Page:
Hillary Clinton: I think we’re doing very well. I mean, we had a, you know, a landslide victory for Biden in the popular vote. We did great in the 2018 and 2020 congressional races. We had some mistakes in 2022 in New York and California. That cost us the House of Representatives, but by a very narrow margin, unlike what had been predicted. So I think that there’s a lot that can be said about what everybody could have done better. I don’t see how you turn your back on globalisation. I don’t see how you turn your back on, you know, expanding freedom and opportunity for people. But I do think — and this is something I’ve said before — if you’re going to expand trade, then you have to actually do a better job of trying to deliver some kind of benefits for people who are gonna be on the losing end of that calculation. And we always did have a two-point program, which was go ahead, expand trade, but have what’s called trade adjustment and other kinds of investments. But the Republicans would never invest in that. So they would get the trade deals and then they would walk away from doing what many of us thought would have made, you know, marginal difference. I don’t want to overstate this because there are comparative advantages within the global economy that are difficult for any advanced economy to compete on. But having said that, I think we made, and this is both Democratic and Republican problems, I think we made a big mistake, you know, not doing more to subsidise and support certain supply chains. We saw that come home to roost during Covid. We’re seeing it now with a rather heroic effort by, you know, Biden’s team to reverse that when it comes to clean energy, solar, wind and chips manufacturing and a lot of things. So we now have an industrial policy which we haven’t had for a while. And so I do think that the Democratic party has made a major commitment to trying to deal with the economic underpinnings of the political situation. But I do not believe those are the primary drivers. I think it’s cultural. I think it’s not economic. Economic can play a role. And if all the, you know, incomes are rising, as they were in the ‘90s when Bill was there and had a tremendous economy where the bottom 20 per cent had actually greater gains and, you know, the top, and things were moving well and Bush came along and, you know, huge tax cuts didn’t pay for two wars and allowed the economy to go into a deep dive because they didn’t regulate and pay attention. Then we had to dig out of that ditch. And, you know, we have a record of Democratic presidents like my husband inheriting deficits and recessions and dealing with them. And then Obama, same thing, trying to recover the economy after the disaster that we had in the prior eight years. And then we have, 25 per cent of our entire debt is due to Trump and his irresponsible crazy tax cuts and his inability to make any real investments. Biden has dealt with that. So we are not the best storytellers because our stories are more complicated and they’re more difficult to put into a soundbite. I think Bill and Obama did a pretty good job. You know, it’s the economy, stupid. You know, hope and change. I mean, they did a good job of trying to capture the mood. But I also think Biden did a good job in 2020, saying it was a fight for the soul of the nation. People understood what that meant. Now he’s talking about getting the job finished. I don’t know if that’s very inspirational. He may have to come up with some other ways of talking about it. But it’s a see-saw, and it’s a see-saw in large measure because of these underlying cultural fears. I mean, think about the huge amount of time being spent banning books in major states like Florida, trying to eliminate medical care for people who think they are trans and want to transition — huge amounts of political energy. Why? Because we live in a complicated and somewhat scary world. And so the Republicans are once again going true to form. Get people scared, keep them scared, be scared of immigration, be scared of crime rising, which is mostly happening in the states they govern. And oh, by the way, ban books that, you know, you don’t want your children reading, even though you have no idea why. So, I mean, this is all part of the kind of yin and yang, the back and forth of politics. And so actually Biden’s in a pretty strong position, but it’s a long way between now and the election. Martin Wolf I have to say, obviously from my perspective, I say, European perspective, the idea that you would ban books and not guns . . .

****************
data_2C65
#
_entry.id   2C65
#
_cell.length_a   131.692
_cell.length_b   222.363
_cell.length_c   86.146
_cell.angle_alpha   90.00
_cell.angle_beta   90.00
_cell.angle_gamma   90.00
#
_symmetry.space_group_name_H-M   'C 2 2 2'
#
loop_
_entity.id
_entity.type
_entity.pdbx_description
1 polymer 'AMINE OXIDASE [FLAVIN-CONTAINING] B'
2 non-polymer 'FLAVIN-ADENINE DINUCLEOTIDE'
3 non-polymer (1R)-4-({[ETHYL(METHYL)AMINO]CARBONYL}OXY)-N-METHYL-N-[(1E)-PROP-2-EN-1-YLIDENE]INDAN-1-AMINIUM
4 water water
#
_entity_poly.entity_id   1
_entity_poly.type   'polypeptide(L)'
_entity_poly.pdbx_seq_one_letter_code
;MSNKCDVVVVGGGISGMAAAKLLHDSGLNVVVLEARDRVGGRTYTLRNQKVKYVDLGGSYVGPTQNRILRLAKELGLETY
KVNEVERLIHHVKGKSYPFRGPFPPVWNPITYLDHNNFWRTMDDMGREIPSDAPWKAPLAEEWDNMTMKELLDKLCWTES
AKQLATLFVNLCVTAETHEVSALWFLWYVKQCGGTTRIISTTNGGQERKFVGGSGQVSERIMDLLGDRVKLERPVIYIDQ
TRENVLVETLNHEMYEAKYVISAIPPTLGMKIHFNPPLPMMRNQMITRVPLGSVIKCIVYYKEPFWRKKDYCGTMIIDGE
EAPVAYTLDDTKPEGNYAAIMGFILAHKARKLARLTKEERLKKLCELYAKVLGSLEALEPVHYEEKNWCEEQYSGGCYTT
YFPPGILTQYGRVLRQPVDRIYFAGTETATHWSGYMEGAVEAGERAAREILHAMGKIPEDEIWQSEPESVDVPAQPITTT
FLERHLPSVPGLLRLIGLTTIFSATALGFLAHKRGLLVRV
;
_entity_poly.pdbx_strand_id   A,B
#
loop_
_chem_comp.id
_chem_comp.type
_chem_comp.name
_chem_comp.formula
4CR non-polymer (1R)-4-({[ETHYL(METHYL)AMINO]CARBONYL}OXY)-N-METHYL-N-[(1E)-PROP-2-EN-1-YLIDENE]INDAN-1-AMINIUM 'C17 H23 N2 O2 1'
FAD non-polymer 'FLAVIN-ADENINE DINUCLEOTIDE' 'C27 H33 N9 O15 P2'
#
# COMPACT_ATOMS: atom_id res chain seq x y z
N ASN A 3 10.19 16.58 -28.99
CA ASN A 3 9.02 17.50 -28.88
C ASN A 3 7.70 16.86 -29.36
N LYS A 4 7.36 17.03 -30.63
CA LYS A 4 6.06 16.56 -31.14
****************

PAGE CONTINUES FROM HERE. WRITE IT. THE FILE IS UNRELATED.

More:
Hillary Clinton: Isn’t it ridiculous?